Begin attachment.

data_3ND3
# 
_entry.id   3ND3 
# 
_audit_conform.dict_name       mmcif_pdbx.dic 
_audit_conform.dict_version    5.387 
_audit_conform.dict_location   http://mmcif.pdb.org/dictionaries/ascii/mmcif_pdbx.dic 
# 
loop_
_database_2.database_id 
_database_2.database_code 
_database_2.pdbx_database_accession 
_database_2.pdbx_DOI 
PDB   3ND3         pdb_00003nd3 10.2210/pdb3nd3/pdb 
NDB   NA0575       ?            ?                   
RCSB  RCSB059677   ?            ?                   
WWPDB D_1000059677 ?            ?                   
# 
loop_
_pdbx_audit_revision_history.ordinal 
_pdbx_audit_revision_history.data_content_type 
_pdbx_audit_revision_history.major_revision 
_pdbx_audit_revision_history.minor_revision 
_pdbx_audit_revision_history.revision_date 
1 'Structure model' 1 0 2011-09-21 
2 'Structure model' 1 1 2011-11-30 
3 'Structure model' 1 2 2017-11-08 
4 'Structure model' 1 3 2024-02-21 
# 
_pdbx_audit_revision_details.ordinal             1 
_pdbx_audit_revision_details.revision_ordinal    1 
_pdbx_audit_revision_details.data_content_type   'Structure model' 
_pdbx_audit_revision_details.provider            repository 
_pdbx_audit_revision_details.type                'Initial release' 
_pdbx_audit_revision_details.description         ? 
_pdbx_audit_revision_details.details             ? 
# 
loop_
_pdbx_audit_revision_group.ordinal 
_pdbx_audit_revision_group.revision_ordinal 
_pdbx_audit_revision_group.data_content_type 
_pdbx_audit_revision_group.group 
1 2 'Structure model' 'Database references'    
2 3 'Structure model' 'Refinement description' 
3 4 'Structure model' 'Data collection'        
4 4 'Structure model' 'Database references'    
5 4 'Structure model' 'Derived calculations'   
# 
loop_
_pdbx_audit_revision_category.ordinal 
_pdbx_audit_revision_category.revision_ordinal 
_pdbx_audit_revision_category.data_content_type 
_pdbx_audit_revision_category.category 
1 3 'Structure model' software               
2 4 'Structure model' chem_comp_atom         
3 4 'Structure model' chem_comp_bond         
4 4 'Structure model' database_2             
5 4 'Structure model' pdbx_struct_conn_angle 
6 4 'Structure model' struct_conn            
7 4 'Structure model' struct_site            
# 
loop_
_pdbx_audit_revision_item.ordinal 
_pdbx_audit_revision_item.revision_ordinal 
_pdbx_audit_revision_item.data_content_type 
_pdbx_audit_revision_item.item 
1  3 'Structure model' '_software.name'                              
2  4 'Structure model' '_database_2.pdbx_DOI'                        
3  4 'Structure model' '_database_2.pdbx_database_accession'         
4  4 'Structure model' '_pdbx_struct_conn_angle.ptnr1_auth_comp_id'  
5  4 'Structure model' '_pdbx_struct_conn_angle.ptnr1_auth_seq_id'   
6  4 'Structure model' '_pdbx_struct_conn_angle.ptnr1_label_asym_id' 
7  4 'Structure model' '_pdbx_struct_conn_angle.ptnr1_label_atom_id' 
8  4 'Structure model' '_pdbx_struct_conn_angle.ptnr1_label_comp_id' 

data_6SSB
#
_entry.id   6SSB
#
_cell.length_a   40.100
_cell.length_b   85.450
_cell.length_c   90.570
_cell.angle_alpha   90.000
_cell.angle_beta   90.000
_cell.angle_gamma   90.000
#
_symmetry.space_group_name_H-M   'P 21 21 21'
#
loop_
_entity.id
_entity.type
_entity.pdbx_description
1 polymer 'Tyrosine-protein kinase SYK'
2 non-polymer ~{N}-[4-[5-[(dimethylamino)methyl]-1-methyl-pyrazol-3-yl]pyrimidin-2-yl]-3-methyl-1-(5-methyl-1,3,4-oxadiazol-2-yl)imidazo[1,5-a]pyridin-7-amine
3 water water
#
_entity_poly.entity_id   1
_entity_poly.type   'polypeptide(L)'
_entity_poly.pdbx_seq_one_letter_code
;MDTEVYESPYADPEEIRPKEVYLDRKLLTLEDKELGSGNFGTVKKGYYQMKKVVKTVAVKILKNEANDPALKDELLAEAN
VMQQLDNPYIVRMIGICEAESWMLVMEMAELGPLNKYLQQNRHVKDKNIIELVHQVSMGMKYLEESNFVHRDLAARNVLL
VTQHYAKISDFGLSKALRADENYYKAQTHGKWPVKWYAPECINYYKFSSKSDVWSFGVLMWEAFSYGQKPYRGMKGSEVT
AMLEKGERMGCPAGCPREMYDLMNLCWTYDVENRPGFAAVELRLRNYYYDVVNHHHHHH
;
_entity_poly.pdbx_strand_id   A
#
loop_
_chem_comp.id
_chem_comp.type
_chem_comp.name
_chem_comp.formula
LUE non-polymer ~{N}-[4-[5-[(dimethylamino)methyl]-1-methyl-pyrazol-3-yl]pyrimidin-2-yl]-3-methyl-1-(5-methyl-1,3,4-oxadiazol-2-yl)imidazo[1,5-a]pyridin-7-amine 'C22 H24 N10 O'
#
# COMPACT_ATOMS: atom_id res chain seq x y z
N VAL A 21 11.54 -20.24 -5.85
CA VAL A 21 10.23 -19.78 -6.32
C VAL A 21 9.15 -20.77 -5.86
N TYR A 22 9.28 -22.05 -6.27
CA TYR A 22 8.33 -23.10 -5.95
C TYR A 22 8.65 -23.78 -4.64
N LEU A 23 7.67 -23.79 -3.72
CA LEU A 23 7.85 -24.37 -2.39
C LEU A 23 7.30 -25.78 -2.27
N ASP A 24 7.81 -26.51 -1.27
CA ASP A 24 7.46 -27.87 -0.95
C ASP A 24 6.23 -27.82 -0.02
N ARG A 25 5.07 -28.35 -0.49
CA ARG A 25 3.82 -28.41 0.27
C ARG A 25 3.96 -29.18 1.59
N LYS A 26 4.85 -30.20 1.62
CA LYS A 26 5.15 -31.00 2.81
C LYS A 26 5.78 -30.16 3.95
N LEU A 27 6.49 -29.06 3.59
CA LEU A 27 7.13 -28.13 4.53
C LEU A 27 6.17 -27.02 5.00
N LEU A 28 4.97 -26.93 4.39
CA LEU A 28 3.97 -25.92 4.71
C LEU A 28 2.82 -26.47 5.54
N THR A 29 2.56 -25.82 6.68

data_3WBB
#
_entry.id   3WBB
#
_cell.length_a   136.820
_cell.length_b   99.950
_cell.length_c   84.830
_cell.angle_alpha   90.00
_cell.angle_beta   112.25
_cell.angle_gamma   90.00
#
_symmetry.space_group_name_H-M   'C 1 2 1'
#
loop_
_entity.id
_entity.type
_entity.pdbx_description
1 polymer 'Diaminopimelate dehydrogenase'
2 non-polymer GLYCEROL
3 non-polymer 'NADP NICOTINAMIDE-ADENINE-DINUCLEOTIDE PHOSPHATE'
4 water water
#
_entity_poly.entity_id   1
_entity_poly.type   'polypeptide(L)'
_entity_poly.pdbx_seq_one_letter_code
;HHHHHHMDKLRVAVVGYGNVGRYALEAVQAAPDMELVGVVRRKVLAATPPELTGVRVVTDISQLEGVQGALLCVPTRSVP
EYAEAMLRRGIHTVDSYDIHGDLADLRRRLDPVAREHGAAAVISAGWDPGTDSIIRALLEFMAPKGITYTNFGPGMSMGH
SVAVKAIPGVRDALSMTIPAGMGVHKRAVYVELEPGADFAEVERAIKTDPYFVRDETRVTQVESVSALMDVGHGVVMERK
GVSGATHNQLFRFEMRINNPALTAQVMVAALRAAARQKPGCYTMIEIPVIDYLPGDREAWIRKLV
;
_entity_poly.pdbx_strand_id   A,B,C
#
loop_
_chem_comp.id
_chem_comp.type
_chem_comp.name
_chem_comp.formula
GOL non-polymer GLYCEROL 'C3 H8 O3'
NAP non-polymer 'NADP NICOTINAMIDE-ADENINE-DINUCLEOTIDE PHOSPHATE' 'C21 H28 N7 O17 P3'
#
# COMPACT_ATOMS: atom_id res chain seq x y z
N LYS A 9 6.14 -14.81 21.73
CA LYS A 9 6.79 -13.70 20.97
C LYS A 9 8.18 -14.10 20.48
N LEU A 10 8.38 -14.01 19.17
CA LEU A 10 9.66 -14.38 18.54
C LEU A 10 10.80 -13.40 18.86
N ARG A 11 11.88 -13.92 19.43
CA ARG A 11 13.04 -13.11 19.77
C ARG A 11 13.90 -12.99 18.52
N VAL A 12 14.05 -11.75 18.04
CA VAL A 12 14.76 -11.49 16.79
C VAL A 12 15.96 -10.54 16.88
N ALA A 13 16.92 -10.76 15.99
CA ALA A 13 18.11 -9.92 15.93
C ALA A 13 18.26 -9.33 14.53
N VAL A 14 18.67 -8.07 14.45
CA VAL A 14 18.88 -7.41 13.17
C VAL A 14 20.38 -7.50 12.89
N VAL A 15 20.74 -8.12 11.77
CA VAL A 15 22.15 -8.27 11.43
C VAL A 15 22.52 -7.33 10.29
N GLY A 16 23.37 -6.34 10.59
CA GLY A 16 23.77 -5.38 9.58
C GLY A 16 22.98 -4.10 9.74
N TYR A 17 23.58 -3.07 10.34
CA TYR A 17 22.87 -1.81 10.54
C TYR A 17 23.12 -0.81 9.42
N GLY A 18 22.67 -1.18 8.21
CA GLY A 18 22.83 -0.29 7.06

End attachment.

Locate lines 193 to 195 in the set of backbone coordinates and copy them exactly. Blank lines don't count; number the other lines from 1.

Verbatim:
CA ALA A 13 18.11 -9.92 15.93
C ALA A 13 18.26 -9.33 14.53
N VAL A 14 18.67 -8.07 14.45